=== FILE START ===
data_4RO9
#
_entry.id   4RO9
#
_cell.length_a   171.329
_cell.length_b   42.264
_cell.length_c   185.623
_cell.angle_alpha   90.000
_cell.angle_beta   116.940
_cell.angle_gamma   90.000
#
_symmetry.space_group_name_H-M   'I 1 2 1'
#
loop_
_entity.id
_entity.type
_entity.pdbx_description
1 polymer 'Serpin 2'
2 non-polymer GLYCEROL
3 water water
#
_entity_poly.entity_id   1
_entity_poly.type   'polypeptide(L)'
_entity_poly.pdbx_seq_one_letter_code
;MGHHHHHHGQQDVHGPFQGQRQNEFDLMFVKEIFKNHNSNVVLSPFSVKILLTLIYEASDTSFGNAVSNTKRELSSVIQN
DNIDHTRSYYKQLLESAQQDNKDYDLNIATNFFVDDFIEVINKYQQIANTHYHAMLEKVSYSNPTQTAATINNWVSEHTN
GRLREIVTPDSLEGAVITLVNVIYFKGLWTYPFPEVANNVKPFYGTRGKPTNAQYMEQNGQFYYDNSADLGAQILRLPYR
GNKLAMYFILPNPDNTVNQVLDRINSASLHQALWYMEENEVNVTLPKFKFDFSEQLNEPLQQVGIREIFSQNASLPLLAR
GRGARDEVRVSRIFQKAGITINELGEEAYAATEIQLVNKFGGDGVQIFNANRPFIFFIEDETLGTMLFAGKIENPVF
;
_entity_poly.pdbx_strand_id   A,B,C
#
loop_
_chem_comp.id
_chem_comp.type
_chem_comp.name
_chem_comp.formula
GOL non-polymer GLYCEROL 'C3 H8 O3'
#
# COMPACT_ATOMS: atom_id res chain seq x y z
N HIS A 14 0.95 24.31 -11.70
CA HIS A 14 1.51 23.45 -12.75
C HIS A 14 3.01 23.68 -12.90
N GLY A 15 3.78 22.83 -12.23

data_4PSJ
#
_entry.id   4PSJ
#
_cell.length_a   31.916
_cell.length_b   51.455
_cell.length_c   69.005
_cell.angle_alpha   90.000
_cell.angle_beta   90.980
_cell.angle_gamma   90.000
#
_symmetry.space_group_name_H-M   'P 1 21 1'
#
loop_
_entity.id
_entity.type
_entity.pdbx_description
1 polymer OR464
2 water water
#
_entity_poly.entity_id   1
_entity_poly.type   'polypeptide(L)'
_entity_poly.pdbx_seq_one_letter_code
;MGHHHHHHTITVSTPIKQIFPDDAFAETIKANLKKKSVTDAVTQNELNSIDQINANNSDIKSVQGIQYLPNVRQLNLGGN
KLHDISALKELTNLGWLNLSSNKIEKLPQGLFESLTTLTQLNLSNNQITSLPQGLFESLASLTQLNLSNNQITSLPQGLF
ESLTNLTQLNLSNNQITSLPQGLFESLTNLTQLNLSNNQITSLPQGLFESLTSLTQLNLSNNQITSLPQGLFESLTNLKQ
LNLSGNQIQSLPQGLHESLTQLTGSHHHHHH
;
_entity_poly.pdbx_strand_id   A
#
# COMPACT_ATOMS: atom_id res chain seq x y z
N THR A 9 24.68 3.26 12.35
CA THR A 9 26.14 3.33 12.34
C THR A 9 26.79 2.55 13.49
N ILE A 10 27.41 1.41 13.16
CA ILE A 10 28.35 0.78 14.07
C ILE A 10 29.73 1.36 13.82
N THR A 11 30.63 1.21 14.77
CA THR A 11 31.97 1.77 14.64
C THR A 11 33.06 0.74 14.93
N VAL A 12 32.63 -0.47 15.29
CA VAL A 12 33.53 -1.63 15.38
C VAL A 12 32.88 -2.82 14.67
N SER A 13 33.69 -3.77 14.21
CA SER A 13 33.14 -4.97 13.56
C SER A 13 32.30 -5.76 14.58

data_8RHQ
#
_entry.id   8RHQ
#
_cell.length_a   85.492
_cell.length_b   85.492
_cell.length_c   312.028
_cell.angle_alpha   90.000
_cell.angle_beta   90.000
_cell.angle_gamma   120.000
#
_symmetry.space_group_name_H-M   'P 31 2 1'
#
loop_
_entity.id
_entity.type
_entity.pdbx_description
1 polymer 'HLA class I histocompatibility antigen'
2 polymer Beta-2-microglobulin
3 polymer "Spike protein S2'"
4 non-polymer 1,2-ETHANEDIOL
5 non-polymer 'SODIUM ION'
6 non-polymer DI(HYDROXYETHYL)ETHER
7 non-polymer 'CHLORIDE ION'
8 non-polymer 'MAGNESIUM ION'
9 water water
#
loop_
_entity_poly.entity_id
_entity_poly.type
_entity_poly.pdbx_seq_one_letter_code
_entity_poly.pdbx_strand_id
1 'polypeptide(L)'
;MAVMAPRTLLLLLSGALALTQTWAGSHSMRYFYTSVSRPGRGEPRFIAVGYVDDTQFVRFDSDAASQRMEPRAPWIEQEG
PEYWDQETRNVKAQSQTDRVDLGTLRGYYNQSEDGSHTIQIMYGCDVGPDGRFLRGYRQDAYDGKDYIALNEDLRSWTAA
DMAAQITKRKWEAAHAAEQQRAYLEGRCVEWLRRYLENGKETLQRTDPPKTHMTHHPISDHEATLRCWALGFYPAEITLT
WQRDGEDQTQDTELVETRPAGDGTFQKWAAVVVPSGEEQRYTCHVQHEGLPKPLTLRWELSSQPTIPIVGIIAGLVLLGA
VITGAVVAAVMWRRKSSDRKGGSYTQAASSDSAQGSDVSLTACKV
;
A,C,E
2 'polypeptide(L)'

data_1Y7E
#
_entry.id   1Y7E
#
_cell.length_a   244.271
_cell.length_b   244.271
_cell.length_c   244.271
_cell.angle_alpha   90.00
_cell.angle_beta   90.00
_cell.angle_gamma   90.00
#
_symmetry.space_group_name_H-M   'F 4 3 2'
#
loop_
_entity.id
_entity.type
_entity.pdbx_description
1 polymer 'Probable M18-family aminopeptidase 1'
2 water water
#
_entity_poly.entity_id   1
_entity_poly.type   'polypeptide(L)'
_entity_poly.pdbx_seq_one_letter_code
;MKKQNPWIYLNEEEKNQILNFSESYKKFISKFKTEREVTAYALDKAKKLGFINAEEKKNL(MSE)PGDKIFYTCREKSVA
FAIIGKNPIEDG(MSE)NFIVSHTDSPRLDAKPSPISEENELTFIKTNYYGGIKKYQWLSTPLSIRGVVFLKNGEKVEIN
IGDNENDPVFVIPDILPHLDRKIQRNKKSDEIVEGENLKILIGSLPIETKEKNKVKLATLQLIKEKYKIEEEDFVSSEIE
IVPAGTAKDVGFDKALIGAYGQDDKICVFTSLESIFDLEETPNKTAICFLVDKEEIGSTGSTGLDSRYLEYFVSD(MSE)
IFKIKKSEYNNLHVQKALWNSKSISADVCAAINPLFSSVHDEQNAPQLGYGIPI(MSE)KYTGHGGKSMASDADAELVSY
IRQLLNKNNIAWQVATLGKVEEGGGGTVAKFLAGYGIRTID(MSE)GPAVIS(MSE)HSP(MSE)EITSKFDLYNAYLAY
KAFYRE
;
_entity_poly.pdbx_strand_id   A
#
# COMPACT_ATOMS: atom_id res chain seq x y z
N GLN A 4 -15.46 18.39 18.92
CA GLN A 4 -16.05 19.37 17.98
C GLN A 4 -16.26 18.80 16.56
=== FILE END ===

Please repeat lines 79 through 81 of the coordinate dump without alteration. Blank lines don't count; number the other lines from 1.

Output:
N ILE A 10 27.41 1.41 13.16
CA ILE A 10 28.35 0.78 14.07
C ILE A 10 29.73 1.36 13.82